Alan duncan

Alan Duncan loses out (again)

To the Commons, where last night the cream of Westminster’s literary elite were sipping chablis and comparing book sales. Rising stars and old faces were among those turning out at the parliamentary book awards as Ed Balls, Mark Carney, Jess Phillips and Andrew Mitchell were among the political giants rubbing shoulders. The star of the night though was undoubtedly Sir Alan Duncan, back in parliament after two years away having, for some reason, not been given a peerage in the recent honours’ list. The former MP is now trying to do for Bloomsbury what he did for Westminster by applying his political talents to the written word, having penned a series of remarkably bitter diaries

Now even Sir Alan Duncan turns on Stonewall

Covid has meant it’s been a tough old year for the charity sector – but few have had it worse than Stonewall. Accused of misrepresenting the law, pilloried by its co-founder Matthew Parris and facing an exodus of Whitehall departments from its diversity scheme, the LGBT rights organisation has few allies left. Now even Sir Alan Duncan, the second-rate politician turned third-rate diarist, has turned his guns on the charity – despite being heralded on Stonewall’s website as the first openly gay Conservative MP. The ex-Rutland and Melton Tory, whose memoirs fired more shots at his colleagues than a Maxim gun, mounted a rare defence of the government’s decision to withdraw funding

Britain isn’t ready for the next wave of returning jihadis

Ever since British jihadists flocked to join Isis in Iraq and Syria, the government has attempted to keep the terrorists away by killing them on the battlefield and stripping the survivors of their citizenship. Those who have slipped through the net and made it back home have faced mandatory deradicalisation programs, or – in the most extreme cases – constant surveillance. But this costly, ineffective strategy has prioritised the rights and freedoms of returning jihadists over the safety of innocent people. And the approach is now likely to face another test, as the 425 or so Isis fighters and spouses who have returned are expected to be joined by their former twisted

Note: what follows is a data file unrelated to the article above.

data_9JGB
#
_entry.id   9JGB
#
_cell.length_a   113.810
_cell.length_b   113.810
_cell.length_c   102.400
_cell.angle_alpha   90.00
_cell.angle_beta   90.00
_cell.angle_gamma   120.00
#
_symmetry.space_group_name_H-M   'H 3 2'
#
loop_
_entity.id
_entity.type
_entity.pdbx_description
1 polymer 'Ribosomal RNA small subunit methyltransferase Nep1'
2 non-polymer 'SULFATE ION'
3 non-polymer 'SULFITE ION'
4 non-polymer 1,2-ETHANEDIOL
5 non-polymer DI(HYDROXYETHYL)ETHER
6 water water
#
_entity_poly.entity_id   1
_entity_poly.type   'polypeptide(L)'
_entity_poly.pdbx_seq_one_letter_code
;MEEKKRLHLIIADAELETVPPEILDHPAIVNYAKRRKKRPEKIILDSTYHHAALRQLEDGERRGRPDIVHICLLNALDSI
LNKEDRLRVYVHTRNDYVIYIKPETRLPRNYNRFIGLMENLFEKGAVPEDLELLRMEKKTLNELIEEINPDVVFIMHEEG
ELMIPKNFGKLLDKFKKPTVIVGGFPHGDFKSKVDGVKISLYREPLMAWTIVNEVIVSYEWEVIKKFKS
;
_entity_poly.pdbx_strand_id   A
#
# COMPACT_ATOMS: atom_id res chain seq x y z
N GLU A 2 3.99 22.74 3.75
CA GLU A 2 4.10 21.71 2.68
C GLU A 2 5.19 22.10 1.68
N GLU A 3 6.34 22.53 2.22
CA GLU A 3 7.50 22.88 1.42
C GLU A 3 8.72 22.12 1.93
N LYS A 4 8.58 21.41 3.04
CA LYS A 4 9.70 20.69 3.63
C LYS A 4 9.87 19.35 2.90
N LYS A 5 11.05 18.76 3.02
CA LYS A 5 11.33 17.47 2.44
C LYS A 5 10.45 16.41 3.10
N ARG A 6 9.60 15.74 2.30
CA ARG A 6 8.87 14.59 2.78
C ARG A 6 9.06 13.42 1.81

Alan Duncan’s burn book of insults

Alan Duncan’s diaries are currently being serialised by the Daily Mail ahead of their release next Thursday. As a long-serving MP of 27 years who knew four successive Tory premiers, who lent Major his leadership headquarters, was part of May’s Oxford generation and worked alongside both Cameron and Johnson, surely such chronicles would be brimming with brio and insight? Unfortunately thus far revelations appear to have been fairly short on the ground, despite the Mail‘s best efforts to puff its ‘hilarious’ purchase as ‘one of the most explosive political diaries ever’ by claiming the cabinet had been ‘rocked’ by its contents. As of day three, the biggest bombshells have been that Duncan didn’t think

Alan Duncan’s resignation just adds to the chaos in the Foreign Office

Sir Alan Duncan’s resignation will only leave a hole in the Foreign Office for a couple of days before the new prime minister replaces him. But he’s not the only missing minister in that department: Mark Field is suspended while the incident at Mansion House is investigated. Duncan had been covering some of Field’s responsibilities over the past few weeks, and now he is off too, just as the crisis in relations with Iran deepens. Jeremy Hunt, meanwhile, has been busy conducting a leadership campaign, all of which gives the Foreign Office, normally the most composed and regal part of Whitehall, a slightly chaotic, neglected feel. This may change mid-week

Letters | 20 September 2018

Stand by your plan Sir: Matthew Parris (‘Must the will of the people always be respected?’, 15 September) asks when it is permissible to seek to overturn a referendum result. He missed a crucial point, which is that the answer depends on the locus of the individual considering the question. To my mind an ordinary citizen is always free to campaign to overturn the result. An MP, possibly, but not when elected on a manifesto to implement said result or who when campaigning in the referendum said they would abide by the result. Any member of a government who has promised to implement the result must clearly do just that.

Alan Duncan’s outrageous double standards